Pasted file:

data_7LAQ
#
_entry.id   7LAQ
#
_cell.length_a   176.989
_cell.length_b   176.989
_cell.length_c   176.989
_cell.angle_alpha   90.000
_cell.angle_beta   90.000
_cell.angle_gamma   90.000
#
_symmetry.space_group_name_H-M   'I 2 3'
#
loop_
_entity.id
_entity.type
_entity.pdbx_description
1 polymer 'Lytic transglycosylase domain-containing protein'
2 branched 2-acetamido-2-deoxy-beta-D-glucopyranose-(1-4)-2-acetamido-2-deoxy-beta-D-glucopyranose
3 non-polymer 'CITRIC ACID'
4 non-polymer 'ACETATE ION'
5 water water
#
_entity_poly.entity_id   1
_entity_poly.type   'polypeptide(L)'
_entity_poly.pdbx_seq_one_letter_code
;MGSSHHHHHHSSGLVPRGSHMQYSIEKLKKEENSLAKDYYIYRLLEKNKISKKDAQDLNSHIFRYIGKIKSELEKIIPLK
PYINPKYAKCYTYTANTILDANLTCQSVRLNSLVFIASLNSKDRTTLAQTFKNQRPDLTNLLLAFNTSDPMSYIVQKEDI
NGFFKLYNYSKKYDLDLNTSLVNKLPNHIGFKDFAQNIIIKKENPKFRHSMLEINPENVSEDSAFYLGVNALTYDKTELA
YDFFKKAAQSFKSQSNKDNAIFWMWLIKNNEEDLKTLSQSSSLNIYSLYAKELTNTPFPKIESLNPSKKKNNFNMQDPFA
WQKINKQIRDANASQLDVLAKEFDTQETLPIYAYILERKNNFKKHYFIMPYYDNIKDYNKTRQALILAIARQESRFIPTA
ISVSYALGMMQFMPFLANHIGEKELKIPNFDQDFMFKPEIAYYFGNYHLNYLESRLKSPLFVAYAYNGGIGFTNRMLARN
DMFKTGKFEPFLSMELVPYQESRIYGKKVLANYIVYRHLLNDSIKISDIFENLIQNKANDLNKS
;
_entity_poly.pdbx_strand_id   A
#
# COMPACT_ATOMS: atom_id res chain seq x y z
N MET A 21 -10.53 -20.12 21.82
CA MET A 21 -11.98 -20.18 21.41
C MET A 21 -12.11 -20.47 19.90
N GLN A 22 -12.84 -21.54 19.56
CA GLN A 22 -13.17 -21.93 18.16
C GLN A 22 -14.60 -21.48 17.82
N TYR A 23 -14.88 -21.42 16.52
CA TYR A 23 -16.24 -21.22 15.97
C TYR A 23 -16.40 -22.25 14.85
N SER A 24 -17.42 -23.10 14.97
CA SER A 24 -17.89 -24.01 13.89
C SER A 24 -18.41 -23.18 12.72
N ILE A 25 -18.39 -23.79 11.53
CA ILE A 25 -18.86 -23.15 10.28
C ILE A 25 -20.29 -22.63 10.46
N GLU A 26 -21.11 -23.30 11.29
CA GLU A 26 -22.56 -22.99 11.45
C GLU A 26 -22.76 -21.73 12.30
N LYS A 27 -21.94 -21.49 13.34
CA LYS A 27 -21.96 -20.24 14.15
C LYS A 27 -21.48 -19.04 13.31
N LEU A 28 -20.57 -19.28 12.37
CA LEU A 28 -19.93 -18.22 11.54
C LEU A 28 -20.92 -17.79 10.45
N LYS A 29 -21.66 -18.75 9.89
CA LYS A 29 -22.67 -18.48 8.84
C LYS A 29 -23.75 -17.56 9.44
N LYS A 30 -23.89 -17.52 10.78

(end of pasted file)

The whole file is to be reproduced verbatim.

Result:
data_7LAQ
#
_entry.id   7LAQ
#
_cell.length_a   176.989
_cell.length_b   176.989
_cell.length_c   176.989
_cell.angle_alpha   90.000
_cell.angle_beta   90.000
_cell.angle_gamma   90.000
#
_symmetry.space_group_name_H-M   'I 2 3'
#
loop_
_entity.id
_entity.type
_entity.pdbx_description
1 polymer 'Lytic transglycosylase domain-containing protein'
2 branched 2-acetamido-2-deoxy-beta-D-glucopyranose-(1-4)-2-acetamido-2-deoxy-beta-D-glucopyranose
3 non-polymer 'CITRIC ACID'
4 non-polymer 'ACETATE ION'
5 water water
#
_entity_poly.entity_id   1
_entity_poly.type   'polypeptide(L)'
_entity_poly.pdbx_seq_one_letter_code
;MGSSHHHHHHSSGLVPRGSHMQYSIEKLKKEENSLAKDYYIYRLLEKNKISKKDAQDLNSHIFRYIGKIKSELEKIIPLK
PYINPKYAKCYTYTANTILDANLTCQSVRLNSLVFIASLNSKDRTTLAQTFKNQRPDLTNLLLAFNTSDPMSYIVQKEDI
NGFFKLYNYSKKYDLDLNTSLVNKLPNHIGFKDFAQNIIIKKENPKFRHSMLEINPENVSEDSAFYLGVNALTYDKTELA
YDFFKKAAQSFKSQSNKDNAIFWMWLIKNNEEDLKTLSQSSSLNIYSLYAKELTNTPFPKIESLNPSKKKNNFNMQDPFA
WQKINKQIRDANASQLDVLAKEFDTQETLPIYAYILERKNNFKKHYFIMPYYDNIKDYNKTRQALILAIARQESRFIPTA
ISVSYALGMMQFMPFLANHIGEKELKIPNFDQDFMFKPEIAYYFGNYHLNYLESRLKSPLFVAYAYNGGIGFTNRMLARN
DMFKTGKFEPFLSMELVPYQESRIYGKKVLANYIVYRHLLNDSIKISDIFENLIQNKANDLNKS
;
_entity_poly.pdbx_strand_id   A
#
# COMPACT_ATOMS: atom_id res chain seq x y z
N MET A 21 -10.53 -20.12 21.82
CA MET A 21 -11.98 -20.18 21.41
C MET A 21 -12.11 -20.47 19.90
N GLN A 22 -12.84 -21.54 19.56
CA GLN A 22 -13.17 -21.93 18.16
C GLN A 22 -14.60 -21.48 17.82
N TYR A 23 -14.88 -21.42 16.52
CA TYR A 23 -16.24 -21.22 15.97
C TYR A 23 -16.40 -22.25 14.85
N SER A 24 -17.42 -23.10 14.97
CA SER A 24 -17.89 -24.01 13.89
C SER A 24 -18.41 -23.18 12.72
N ILE A 25 -18.39 -23.79 11.53
CA ILE A 25 -18.86 -23.15 10.28
C ILE A 25 -20.29 -22.63 10.46
N GLU A 26 -21.11 -23.30 11.29
CA GLU A 26 -22.56 -22.99 11.45
C GLU A 26 -22.76 -21.73 12.30
N LYS A 27 -21.94 -21.49 13.34
CA LYS A 27 -21.96 -20.24 14.15
C LYS A 27 -21.48 -19.04 13.31
N LEU A 28 -20.57 -19.28 12.37
CA LEU A 28 -19.93 -18.22 11.54
C LEU A 28 -20.92 -17.79 10.45
N LYS A 29 -21.66 -18.75 9.89
CA LYS A 29 -22.67 -18.48 8.84
C LYS A 29 -23.75 -17.56 9.44
N LYS A 30 -23.89 -17.52 10.78